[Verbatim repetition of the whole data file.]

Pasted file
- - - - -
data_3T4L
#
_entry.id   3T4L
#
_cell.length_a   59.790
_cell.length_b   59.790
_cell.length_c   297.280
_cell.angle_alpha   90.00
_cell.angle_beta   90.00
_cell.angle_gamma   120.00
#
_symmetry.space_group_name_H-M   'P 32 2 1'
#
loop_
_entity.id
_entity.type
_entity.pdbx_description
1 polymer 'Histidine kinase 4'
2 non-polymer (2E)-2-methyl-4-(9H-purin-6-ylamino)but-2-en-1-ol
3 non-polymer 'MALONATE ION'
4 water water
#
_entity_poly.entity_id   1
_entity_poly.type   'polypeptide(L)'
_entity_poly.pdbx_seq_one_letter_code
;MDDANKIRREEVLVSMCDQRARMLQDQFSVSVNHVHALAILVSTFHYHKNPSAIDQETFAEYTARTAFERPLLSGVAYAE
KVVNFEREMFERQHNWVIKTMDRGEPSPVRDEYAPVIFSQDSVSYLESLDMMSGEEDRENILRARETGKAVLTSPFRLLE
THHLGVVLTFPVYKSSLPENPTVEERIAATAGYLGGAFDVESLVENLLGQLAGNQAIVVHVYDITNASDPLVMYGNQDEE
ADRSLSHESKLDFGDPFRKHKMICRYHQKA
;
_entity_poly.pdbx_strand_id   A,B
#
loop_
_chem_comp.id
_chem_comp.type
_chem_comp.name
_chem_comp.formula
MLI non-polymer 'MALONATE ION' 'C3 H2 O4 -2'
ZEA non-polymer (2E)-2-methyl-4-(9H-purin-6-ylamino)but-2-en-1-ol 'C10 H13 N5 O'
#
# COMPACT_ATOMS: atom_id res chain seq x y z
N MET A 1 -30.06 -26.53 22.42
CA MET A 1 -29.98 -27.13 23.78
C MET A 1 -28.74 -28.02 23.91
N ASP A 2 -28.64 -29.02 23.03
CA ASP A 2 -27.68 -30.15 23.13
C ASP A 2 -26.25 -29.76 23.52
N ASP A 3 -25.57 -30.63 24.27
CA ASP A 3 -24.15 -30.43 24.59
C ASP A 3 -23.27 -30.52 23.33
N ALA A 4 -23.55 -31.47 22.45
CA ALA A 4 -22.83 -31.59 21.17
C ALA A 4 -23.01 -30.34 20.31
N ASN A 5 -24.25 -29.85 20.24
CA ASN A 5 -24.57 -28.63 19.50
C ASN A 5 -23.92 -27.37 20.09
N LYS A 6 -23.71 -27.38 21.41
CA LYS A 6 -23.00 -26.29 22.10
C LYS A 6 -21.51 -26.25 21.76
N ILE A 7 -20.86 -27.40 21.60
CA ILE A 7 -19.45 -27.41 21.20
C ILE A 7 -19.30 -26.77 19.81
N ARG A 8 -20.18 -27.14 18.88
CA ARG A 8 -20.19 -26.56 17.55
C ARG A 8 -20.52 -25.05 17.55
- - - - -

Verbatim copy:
data_3T4L
#
_entry.id   3T4L
#
_cell.length_a   59.790
_cell.length_b   59.790
_cell.length_c   297.280
_cell.angle_alpha   90.00
_cell.angle_beta   90.00
_cell.angle_gamma   120.00
#
_symmetry.space_group_name_H-M   'P 32 2 1'
#
loop_
_entity.id
_entity.type
_entity.pdbx_description
1 polymer 'Histidine kinase 4'
2 non-polymer (2E)-2-methyl-4-(9H-purin-6-ylamino)but-2-en-1-ol
3 non-polymer 'MALONATE ION'
4 water water
#
_entity_poly.entity_id   1
_entity_poly.type   'polypeptide(L)'
_entity_poly.pdbx_seq_one_letter_code
;MDDANKIRREEVLVSMCDQRARMLQDQFSVSVNHVHALAILVSTFHYHKNPSAIDQETFAEYTARTAFERPLLSGVAYAE
KVVNFEREMFERQHNWVIKTMDRGEPSPVRDEYAPVIFSQDSVSYLESLDMMSGEEDRENILRARETGKAVLTSPFRLLE
THHLGVVLTFPVYKSSLPENPTVEERIAATAGYLGGAFDVESLVENLLGQLAGNQAIVVHVYDITNASDPLVMYGNQDEE
ADRSLSHESKLDFGDPFRKHKMICRYHQKA
;
_entity_poly.pdbx_strand_id   A,B
#
loop_
_chem_comp.id
_chem_comp.type
_chem_comp.name
_chem_comp.formula
MLI non-polymer 'MALONATE ION' 'C3 H2 O4 -2'
ZEA non-polymer (2E)-2-methyl-4-(9H-purin-6-ylamino)but-2-en-1-ol 'C10 H13 N5 O'
#
# COMPACT_ATOMS: atom_id res chain seq x y z
N MET A 1 -30.06 -26.53 22.42
CA MET A 1 -29.98 -27.13 23.78
C MET A 1 -28.74 -28.02 23.91
N ASP A 2 -28.64 -29.02 23.03
CA ASP A 2 -27.68 -30.15 23.13
C ASP A 2 -26.25 -29.76 23.52
N ASP A 3 -25.57 -30.63 24.27
CA ASP A 3 -24.15 -30.43 24.59
C ASP A 3 -23.27 -30.52 23.33
N ALA A 4 -23.55 -31.47 22.45
CA ALA A 4 -22.83 -31.59 21.17
C ALA A 4 -23.01 -30.34 20.31
N ASN A 5 -24.25 -29.85 20.24
CA ASN A 5 -24.57 -28.63 19.50
C ASN A 5 -23.92 -27.37 20.09
N LYS A 6 -23.71 -27.38 21.41
CA LYS A 6 -23.00 -26.29 22.10
C LYS A 6 -21.51 -26.25 21.76
N ILE A 7 -20.86 -27.40 21.60
CA ILE A 7 -19.45 -27.41 21.20
C ILE A 7 -19.30 -26.77 19.81
N ARG A 8 -20.18 -27.14 18.88
CA ARG A 8 -20.19 -26.56 17.55
C ARG A 8 -20.52 -25.05 17.55